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As the incoming Biden administration and like-minded leaders around the world try to wean the world off fossil fuels, they’re relying on a non-renewable resource: the rare earths and minerals needed for the production of rechargeable batteries, wind turbines and solar panels.
The materials are overwhelmingly produced by one nation: China.
Rising tensions with Beijing and growing global demand for battery-powered electric vehicles are now setting off a quest for a new form of energy independence. While Persian Gulf states owed their petroleum power to geology, China’s dominance of so-called critical minerals is man-made — the result of Beijing’s aggressive acquisition of mining rights abroad and development of a processing industry at home.
The U.S., Europe, Canada and others are starting to reach for China’s playbook, seeking to boost domestic mining and processing — and collaborating with trusted allies, according to interviews for the latest episode of POLITICO’s Global Translations podcast being released Wednesday.
After decades of relying on Middle Eastern imports of oil, the U.S. last year became a net exporter. But not since it endured an economy-crushing oil embargo by petroleum producers in the 1970s has America been so vulnerable to foreign suppliers of a critical energy commodity, said Sen. Lisa Murkowski (R-Alaska), chair of the Senate Committee on Energy and Natural Resources.
“It is a greater vulnerability, I believe, than we once had when it came to our need for oil and resources to power ourselves,” said Murkowski, who has been pushing legislation to boost domestic mining of minerals, metals and rare earths.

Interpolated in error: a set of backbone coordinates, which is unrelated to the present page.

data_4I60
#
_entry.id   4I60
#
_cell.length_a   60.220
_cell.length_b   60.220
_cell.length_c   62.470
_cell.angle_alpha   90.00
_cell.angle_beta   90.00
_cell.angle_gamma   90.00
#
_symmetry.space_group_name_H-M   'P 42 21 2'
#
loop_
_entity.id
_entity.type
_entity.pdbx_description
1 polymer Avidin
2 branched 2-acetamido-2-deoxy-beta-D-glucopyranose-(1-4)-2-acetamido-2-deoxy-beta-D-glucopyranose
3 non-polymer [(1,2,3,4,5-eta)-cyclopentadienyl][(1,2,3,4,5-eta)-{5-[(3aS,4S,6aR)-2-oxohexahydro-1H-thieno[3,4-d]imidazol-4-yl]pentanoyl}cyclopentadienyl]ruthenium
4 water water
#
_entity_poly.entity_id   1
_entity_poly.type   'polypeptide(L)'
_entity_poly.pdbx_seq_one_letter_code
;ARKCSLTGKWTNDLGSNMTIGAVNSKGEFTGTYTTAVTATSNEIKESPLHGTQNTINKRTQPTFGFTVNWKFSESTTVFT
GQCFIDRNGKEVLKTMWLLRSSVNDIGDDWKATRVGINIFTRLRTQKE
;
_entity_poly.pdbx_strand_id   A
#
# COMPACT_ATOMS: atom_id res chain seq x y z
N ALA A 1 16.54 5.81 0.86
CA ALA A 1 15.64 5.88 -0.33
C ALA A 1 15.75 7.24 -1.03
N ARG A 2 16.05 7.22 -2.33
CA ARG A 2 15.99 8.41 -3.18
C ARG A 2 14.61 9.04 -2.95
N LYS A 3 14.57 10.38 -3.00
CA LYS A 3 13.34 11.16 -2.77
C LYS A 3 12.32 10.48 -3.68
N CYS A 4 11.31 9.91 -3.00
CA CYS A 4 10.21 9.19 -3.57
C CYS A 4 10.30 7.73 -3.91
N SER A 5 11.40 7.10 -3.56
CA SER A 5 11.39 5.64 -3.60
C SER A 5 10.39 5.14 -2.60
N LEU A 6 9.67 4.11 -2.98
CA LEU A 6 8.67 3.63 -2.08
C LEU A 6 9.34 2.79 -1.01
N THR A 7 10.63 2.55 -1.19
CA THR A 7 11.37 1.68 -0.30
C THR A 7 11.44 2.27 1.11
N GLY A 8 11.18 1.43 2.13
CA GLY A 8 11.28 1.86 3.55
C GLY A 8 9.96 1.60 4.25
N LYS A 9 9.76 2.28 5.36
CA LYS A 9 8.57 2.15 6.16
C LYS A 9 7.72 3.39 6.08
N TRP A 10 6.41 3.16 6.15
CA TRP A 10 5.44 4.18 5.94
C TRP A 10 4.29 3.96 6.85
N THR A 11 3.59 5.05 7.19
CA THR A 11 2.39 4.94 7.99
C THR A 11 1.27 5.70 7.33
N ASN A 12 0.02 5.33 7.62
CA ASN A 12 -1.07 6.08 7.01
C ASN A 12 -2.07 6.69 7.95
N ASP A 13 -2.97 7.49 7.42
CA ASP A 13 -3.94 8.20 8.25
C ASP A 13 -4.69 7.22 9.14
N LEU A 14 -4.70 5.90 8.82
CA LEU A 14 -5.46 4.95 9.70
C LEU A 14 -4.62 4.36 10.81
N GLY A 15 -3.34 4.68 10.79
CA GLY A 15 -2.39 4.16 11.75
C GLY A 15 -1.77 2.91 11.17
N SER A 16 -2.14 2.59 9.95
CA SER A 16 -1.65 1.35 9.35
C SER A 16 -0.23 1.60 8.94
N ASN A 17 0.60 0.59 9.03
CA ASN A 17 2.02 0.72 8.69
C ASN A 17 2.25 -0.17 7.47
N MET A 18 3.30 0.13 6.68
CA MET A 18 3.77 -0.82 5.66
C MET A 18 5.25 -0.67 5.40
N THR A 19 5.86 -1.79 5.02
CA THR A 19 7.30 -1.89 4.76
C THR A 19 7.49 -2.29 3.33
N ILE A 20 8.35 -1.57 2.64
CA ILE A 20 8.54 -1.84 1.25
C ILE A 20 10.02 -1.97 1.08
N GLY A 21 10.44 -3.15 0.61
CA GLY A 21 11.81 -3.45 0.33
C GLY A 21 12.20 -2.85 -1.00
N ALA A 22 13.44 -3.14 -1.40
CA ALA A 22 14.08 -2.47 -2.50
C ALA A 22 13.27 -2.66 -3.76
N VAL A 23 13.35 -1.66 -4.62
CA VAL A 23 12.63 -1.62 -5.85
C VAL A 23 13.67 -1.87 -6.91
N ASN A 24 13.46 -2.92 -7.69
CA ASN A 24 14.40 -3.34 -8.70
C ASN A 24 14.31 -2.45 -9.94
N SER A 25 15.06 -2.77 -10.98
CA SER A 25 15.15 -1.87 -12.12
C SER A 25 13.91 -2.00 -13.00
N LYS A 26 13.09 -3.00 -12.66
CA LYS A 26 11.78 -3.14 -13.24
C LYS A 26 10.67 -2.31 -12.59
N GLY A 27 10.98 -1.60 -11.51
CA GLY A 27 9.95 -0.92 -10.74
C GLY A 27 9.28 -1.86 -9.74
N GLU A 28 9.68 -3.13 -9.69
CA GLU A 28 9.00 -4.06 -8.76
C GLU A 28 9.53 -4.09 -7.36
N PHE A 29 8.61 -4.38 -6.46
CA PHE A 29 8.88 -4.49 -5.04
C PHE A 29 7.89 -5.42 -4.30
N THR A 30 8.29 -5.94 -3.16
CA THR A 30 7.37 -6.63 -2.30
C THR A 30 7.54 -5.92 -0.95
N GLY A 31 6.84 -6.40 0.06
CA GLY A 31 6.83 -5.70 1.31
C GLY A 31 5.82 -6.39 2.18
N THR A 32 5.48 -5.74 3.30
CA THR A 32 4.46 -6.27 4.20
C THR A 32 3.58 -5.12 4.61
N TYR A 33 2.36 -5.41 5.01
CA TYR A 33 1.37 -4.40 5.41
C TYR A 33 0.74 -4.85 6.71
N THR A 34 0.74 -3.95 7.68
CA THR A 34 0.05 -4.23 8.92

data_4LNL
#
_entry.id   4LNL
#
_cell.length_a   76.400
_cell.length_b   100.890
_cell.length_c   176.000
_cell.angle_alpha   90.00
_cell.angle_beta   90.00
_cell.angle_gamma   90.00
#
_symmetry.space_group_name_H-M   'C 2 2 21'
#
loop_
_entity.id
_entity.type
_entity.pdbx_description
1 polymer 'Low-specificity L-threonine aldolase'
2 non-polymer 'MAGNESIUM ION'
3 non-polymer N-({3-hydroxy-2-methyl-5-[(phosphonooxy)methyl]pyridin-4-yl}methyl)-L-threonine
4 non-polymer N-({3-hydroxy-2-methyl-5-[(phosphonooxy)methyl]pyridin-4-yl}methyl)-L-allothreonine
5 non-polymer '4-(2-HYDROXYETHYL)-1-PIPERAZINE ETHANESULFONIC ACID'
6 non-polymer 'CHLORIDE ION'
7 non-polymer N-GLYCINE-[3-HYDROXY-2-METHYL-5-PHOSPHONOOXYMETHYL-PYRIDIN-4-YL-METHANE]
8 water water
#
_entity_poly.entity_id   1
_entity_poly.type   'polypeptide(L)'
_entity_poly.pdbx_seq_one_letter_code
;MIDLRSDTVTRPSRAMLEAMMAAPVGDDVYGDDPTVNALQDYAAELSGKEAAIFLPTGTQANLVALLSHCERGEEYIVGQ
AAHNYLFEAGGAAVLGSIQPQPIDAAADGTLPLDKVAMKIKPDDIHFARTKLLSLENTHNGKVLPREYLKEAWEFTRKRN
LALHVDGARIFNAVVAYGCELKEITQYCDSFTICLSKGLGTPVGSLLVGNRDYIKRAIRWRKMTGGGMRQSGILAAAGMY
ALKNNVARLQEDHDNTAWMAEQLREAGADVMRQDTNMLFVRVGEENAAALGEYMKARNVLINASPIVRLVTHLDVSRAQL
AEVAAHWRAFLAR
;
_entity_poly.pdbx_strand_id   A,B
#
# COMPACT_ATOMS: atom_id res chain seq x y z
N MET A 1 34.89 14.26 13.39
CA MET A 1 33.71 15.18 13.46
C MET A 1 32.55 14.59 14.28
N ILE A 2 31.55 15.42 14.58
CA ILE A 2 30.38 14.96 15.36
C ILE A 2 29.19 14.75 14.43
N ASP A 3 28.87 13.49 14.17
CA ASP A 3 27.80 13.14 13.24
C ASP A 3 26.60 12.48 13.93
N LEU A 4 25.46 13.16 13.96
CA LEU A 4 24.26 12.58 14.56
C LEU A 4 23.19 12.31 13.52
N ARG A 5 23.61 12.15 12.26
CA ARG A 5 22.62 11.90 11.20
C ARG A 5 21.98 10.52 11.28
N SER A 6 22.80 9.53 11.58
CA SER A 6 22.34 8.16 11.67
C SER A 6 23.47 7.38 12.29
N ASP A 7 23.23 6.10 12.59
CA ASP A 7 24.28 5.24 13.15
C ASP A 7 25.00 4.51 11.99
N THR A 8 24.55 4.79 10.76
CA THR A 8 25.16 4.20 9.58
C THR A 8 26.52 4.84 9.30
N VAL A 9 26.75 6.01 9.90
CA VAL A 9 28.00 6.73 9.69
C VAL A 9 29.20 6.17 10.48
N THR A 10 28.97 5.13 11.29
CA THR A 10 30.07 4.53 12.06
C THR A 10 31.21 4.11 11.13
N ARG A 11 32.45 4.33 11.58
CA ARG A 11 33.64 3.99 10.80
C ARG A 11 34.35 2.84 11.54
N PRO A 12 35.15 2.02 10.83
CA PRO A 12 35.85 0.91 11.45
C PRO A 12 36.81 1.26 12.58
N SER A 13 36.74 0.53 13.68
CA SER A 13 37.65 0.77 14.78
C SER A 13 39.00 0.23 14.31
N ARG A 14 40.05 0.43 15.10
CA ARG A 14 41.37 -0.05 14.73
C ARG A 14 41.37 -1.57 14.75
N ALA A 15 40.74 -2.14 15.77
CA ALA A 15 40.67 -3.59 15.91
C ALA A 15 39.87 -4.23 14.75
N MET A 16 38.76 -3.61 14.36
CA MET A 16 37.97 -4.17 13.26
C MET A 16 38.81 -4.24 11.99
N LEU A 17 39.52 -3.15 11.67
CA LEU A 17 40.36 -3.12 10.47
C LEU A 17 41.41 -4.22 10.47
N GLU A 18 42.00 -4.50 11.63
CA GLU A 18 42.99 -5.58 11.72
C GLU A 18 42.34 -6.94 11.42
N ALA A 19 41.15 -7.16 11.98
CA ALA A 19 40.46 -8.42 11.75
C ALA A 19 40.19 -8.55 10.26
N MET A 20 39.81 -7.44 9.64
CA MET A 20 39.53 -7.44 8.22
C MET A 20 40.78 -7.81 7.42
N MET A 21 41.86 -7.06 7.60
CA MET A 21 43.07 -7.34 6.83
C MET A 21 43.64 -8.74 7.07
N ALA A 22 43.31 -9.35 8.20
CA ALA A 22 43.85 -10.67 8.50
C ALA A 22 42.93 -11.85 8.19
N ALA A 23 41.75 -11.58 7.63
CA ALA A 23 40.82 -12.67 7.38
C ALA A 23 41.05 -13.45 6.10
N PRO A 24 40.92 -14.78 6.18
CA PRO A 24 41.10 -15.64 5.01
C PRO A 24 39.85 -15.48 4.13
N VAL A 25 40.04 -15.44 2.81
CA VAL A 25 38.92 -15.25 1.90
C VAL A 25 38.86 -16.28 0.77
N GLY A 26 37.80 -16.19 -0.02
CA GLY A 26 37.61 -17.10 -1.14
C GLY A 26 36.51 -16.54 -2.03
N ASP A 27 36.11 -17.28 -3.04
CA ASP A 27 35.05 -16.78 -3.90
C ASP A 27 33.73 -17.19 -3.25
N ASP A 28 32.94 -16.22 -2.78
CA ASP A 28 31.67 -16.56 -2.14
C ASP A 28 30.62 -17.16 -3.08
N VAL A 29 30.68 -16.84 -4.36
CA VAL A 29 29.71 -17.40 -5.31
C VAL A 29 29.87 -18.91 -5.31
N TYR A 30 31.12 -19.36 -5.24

“At the same time that you’re telling me, ‘let’s move to renewables,’ don’t forget that we’re still dealing with an extractive industry,” she said. “We all want to move to batteries and storage, but you’d better appreciate that in order to be in that manufacturing area, you’ve got to have battery metals like lithium, like graphite, like cobalt.”
Policymakers in Europe, Canada and elsewhere are likewise scrambling to reduce their reliance on China. “If you want to process lithium, we have to ship it all over to China and then get it back. So it’s not good for the carbon footprint and not [good] for our strategic autonomy,” Maroš Šefčovič, vice president of the European Commission, told the podcast.
“First and foremost, we are exploring the possibilities [of] which of the raw materials we can actually extract and process here in Europe,” said Šefčovič, a commissioner from Slovakia who is a founder of the European Battery Alliance, a consortium of government, industry and finance leaders from EU countries.
As production of electric vehicles accelerates, the EU’s demand for lithium is projected to increase sixtyfold by 2050, and cobalt, fifteenfold, Šefčovič said.